Tell the Story: Four Tips for Successful Content Marketing

According to the Content Marketing Institute (CMI), our economy crossed an important threshold in 2015. For the first time, “promoted posts, social ads and search engine marketing (SEM) overtook print/other offline promotion as the paid method B2C marketers use most frequently to deliver content.”

Simultaneous to this development, however, Internet users are becoming more sophisticated and selective about how they filter content, often considering traditional modes of advertising intrusive. Instead of focusing solely on customers, marketing professionals must now think in terms of audiences and how to engage them.

No matter the medium or presentation platform, content must be informative, entertaining, trustworthy and, of course, on-brand. The following principles provide a strong foundation for achieving this delicate balance.

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You Can Profit From “Free”

Is content marketing a soft or a hard sell? The answer is often “neither.” Content marketing actually has more in common with old-fashioned premiums, à la the free toaster the local bank used to promise new account holders. In the digital realm, knowledge is of greater value than any appliance. Home warranty provider American Home Shield’s YouTube channel offers an example of a business “giving away” valuable content as a means of building a meaningful customer relationship. American Home Shield’s how-to videos scrupulously avoid product placements. Instead, these short (typically two minutes or less) clips focus on demonstrating quick, inexpensive solutions to common issues faced by homeowners. The underlying message: American Home Shield knows home repair and is concerned with saving the average citizen money on the upkeep of their home.

Show Off Your Expertise

If your business caters to a narrow clientele or manages a very specific product line, consumer guides, FAQs and Wikis can be useful in transporting your users from general research to product review to actual purchase. As Influence & Co. CEO John Hall writes, “[y]our company has a wealth of internal knowledge that can be used to create content that will help humanize your brand and guide prospects through the buyer’s journey. To leverage these insights for creative content, you need to extract, store and manage your knowledge efficiently.” HerRoom, an online lingerie retailer, prominently features a “Bra Fitting 101” on its e-commerce site, complete with charts, interactive measurement calculation tools and links to specific products within the categories of “The 10 must-have bras you need in your lingerie drawer.”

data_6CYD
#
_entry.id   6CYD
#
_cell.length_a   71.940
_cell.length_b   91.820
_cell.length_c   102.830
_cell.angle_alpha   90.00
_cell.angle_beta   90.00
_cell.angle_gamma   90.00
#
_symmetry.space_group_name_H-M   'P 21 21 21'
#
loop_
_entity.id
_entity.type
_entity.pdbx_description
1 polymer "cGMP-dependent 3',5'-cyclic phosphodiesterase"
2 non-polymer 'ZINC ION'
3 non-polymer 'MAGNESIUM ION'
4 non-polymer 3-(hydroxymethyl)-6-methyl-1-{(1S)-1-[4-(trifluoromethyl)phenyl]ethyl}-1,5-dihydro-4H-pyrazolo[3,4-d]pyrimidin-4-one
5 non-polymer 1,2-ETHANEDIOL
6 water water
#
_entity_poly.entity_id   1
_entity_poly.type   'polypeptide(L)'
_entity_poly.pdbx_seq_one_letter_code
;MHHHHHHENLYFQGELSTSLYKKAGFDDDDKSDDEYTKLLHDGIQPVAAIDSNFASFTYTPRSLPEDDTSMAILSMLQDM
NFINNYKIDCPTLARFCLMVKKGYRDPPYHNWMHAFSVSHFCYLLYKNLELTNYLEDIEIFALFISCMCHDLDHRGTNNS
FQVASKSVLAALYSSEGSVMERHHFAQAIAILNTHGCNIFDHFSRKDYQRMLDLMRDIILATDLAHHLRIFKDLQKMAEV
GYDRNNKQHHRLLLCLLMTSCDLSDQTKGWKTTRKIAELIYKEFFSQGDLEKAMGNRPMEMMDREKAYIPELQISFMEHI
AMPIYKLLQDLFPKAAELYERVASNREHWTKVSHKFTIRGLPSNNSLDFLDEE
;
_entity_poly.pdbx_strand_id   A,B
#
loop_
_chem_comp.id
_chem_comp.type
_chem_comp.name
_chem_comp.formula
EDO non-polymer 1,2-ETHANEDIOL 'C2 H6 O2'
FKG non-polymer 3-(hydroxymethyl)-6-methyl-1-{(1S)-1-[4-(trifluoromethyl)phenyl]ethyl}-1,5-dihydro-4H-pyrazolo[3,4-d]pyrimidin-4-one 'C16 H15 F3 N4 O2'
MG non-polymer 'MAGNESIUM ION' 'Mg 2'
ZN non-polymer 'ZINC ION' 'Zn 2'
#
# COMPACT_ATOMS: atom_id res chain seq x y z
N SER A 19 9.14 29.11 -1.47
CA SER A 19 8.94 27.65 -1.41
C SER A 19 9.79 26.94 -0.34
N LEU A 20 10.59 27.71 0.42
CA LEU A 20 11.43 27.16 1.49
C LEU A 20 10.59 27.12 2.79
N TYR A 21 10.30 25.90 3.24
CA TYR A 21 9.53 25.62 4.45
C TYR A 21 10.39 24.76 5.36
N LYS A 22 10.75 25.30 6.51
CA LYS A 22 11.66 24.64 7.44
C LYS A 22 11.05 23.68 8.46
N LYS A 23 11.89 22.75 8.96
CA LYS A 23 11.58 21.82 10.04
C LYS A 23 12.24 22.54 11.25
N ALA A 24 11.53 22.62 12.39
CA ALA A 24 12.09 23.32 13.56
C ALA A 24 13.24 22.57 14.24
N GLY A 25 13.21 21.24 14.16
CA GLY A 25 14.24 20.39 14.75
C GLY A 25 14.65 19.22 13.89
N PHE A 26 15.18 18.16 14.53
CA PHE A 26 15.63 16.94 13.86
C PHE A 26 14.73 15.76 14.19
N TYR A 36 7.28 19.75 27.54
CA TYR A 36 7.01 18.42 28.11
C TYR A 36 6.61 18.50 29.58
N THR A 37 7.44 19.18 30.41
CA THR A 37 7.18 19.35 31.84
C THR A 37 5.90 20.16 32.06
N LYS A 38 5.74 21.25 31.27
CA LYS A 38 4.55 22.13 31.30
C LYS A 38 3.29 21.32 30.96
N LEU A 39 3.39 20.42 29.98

Put Your Product or Service in Action

You don’t have to make glossy, celebrity-studded videos to demonstrate the value of what you have to offer consumers. Sample House & Candle Shop, a brick-and-mortar retailer of personal accessories and home décor, maintains an active Pinterest presence. Rather than maintain a single “board,” the company categorizes the products it wishes to highlight under headings such as “Back 2 School,” “DIY” and “2015 Color of the Year.” Sample House & Candle Shop has likewise crafted these headings for maximum lifestyle appeal to focus less on merchandise and more on the creative potential customers might realize through brand loyalty.

Make Your Content a Conversation

The popularity of (and huge user base for) sites such as Yelp and TripAdvisor offer insight into a fact of life on the Internet: Customer reviews matter, and millennials in particular trust their peers — even when those peers are anonymous — more than they do corporate entities. User-generated content can be a powerful marketing tool. Such content serves as both a call to action and an opportunity to author compelling stories about your brand. Chobani credits its premier position in the highly competitive Greek yogurt sector of the yogurt market, in part, to a successful, social media-intensive “Share your Chobani love story” campaign. Is this copy that “writes itself”? In one sense, yes. But in a more profound sense, user-generated content can provide brands with the tools they need to enter conversations happening in the culture at large. Upscale department store Neiman Marcus knows its most loyal customers are female professionals concerned with issues of equal pay for equal work, the glass ceiling and entrepreneurship. The retailer’s #NMMakeSomeNoise campaign gives those customers a chance to celebrate themselves via Instagram, as well as a company blog dedicated to “bold women with bold voices who are making their mark on the world.”

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